No birds yet, but we just finished building our coop and did decide to insulate it, mostly for drafts. We also provided plenty of ventilation up high. Every winter we get a few days where temperatures reach close to -40C/-40F.
I’m currently researching heated waterers as we won’t be home to carry water a few times a day.
If it gets that cold, they can go to the inside coop, which is an old converted walk in freezer, insulated very well, never had any issues. I understand it comes from a place of care and concern, but I do think folks overthink the whole winter thing too much.
draft free coop
lots of fluffy butts to snuggle together
I think they can keep eachother warm enough just fine. I was freezing outside in the snow with a coat on and they all come out and forage in the dry parts under trees like its a summers day!
I sort-of have a double wall coop area - a strange set up with 2 coops within a covered draft free area that has a door (like coops within the coop) It has walls all around the bottom half and tarps at the top half so I can roll them up for warmer weather. Plenty of ventilation too - which makes it not completely rain proof though so it can get a little wet inside if the wind blows it in but its always dry in the 2 inner coops.
I live in N FL. It never gets cold enough to bother the birds, they have feathers. We do have lots of draft free ventilation, to deal with the heat, and we deep litter - but that cold composts, its not warm enough (particularly during the drier parts of our winter) to be detectable, much less a heat source for the birds.
At most, they will bed down among the litter (the ducks, particularly), as our frost line is *maybe* 1/4" in a particularly bad year - so the ground is warmer. Just as they do in the summer, when the ground is cooler than the surrounding air.
I've had Homing Pigeons for decades, already knew with their average body temp. of 107 degrees, give or take a few, their warm feathers with down, plus that fact that wild pigeons do just fine living outdoors in all kinds of weather throughout most of the world, and whenever I enter their loft in the winter it is noticeably warmer, that they produce quite a bit of heat on their own. Their water bowls can freeze. When I lived further north, we had below freezing weather more often, so I did use water heaters to keep water from freezing. Pigeons are quite different than chickens. When fed, they will scarf it all down in 15 min, then get water to drink, and they're good all day for the most part, that's why they're known as athletes of the sky & can fly all day 600 miles non stop! Amazing!!!
Chickens are quite different, they peck & eat All day long. While their body temp is 105 average, give or take, they put off quite a bit More body heat, heating their own space significantly, as they're bodies are much bigger, plus they also have Much Wetter Poop, & ALOT more of it, so they humidity the coop as well, which can be very, very bad if not ventilated properly. If you enter your coop & it's damp or stinky & you see moisture clinging to the window, you need more ventilation! Although most chicken breeds are hardy, depending on your area & type of extreme winter, it is wise to consider their breed to brave the cold, their comb possibly getting frostbite, etc. There has to be a safe balance, ventilated yet sheltered from elements. You also have to be able to adjust to weather fluctuations. Where I live can range from 100 degree dry, or very wet summers, to below zero at times in winter! We could have drought or 2 weeks of heavy rain. I have sealed unit fans to circulate airflow & scoop out the wetter wood chips under their night poop perches Every Morn...that 15 min of poop scooping Really makes a Big Difference! In addition to providing a dry shelter, one essential thing chickens need is Constant access to food & fresh water, All day long. I have heated waterers for my chickens. If our winter temperatures are in the 30s, that is fine. Those times we may dip into 20s & below temps, I had used an oil filled radiant heater (looks like an old time radiator but you plug it in) heating the whole coop to about 35 to 39 degrees but in this area it doesn't happen often. The heater was stored in the house & only placed in the coop Jan & Feb when we got our coldest weather, in the middle of hallway mid coop, not where chickens can get to it, when not in use I covered with a sheet to keep it clean. I know that while this heater hasn't really gotten dusty, coops in general get dusty, birds are taking dustbaths then flapping & preening, so I do plan to upgrade & get the flat panel cozy chicken heaters to place by each night perch very soon, they're on sale now....yes, some shopping is about to happen LOL. I shop more for my flock than anyone! They're worth it, love them so much!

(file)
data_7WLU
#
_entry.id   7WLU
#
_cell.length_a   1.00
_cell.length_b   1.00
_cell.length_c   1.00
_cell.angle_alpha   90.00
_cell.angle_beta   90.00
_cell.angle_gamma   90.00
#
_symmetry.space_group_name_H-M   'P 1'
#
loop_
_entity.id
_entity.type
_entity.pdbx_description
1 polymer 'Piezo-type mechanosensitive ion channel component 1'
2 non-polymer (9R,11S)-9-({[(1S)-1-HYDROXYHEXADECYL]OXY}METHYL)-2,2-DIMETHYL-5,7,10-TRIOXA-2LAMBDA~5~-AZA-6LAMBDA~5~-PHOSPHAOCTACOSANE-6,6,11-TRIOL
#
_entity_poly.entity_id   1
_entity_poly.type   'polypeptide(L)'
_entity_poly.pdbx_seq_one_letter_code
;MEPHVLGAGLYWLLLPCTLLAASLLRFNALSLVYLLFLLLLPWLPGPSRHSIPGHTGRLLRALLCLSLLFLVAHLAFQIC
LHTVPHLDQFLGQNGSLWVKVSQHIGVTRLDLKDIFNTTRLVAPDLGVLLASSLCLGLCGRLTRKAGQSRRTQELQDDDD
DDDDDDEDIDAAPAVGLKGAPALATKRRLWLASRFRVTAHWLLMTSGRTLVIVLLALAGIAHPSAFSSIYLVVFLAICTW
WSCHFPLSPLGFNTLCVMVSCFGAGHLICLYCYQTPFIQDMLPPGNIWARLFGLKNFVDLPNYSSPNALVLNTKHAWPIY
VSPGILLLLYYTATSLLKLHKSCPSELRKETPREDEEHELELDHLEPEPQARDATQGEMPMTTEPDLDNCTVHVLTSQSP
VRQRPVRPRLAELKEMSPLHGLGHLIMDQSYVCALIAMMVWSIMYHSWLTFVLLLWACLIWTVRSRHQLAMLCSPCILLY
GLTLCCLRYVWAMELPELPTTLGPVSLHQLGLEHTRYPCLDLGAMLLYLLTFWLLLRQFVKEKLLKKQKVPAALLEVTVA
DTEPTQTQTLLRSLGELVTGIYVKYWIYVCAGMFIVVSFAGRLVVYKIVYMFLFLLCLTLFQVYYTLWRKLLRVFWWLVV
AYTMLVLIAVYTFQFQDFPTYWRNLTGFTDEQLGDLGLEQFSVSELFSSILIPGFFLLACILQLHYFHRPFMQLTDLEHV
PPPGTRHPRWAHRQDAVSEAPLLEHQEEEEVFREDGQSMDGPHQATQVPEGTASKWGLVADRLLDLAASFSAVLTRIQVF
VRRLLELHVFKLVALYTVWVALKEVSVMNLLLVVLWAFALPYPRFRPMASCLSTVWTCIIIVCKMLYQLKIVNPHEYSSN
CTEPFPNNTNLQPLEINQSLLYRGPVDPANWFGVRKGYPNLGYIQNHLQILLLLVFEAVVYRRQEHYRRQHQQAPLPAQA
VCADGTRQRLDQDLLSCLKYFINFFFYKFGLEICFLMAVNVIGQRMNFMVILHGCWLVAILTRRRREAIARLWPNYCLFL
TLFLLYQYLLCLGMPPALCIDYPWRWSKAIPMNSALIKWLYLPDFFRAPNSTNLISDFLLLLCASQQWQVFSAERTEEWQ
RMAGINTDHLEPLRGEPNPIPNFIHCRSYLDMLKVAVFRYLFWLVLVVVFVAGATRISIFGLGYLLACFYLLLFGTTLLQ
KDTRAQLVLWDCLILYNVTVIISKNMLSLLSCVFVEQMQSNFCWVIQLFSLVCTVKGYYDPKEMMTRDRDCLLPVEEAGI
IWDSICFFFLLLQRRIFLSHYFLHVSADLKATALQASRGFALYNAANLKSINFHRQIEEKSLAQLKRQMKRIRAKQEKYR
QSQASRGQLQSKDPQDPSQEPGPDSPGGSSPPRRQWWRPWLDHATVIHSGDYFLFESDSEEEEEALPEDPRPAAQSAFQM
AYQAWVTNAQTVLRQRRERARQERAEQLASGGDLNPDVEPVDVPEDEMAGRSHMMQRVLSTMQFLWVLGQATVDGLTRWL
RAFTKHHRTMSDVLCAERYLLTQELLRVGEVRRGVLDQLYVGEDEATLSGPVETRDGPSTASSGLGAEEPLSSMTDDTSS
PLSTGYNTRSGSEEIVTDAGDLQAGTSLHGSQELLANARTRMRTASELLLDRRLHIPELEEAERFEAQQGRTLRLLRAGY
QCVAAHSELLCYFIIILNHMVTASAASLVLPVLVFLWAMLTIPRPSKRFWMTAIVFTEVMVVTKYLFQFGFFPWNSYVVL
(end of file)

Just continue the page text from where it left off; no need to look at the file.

So far so good! No frostbite damaged combs or toes here.
It can get really cold here in the western mountains of Maine and stay that way for weeks on end. I have heavy breed chickens, insulated coup with south facing double pane windows, use heat lamps set up on a thermostat, and a vent fan.
I take freezing weather seriously but I live in Florida so the freezing weather is not of any duration. My pens have shelters where their own heat will protect them and I drape tarps on the northern side of their pens for arctic blasts.
We’re in Central AZ, so sub-freezing temps are unusual. Nevertheless, our hens are acclimated to 100°-plus summer days, so when it’s below 50°, I close all the vents and doors to the coop at night and add extra bedding. There’s still plenty of ventilation; none of the vents or doors have air-tight seals.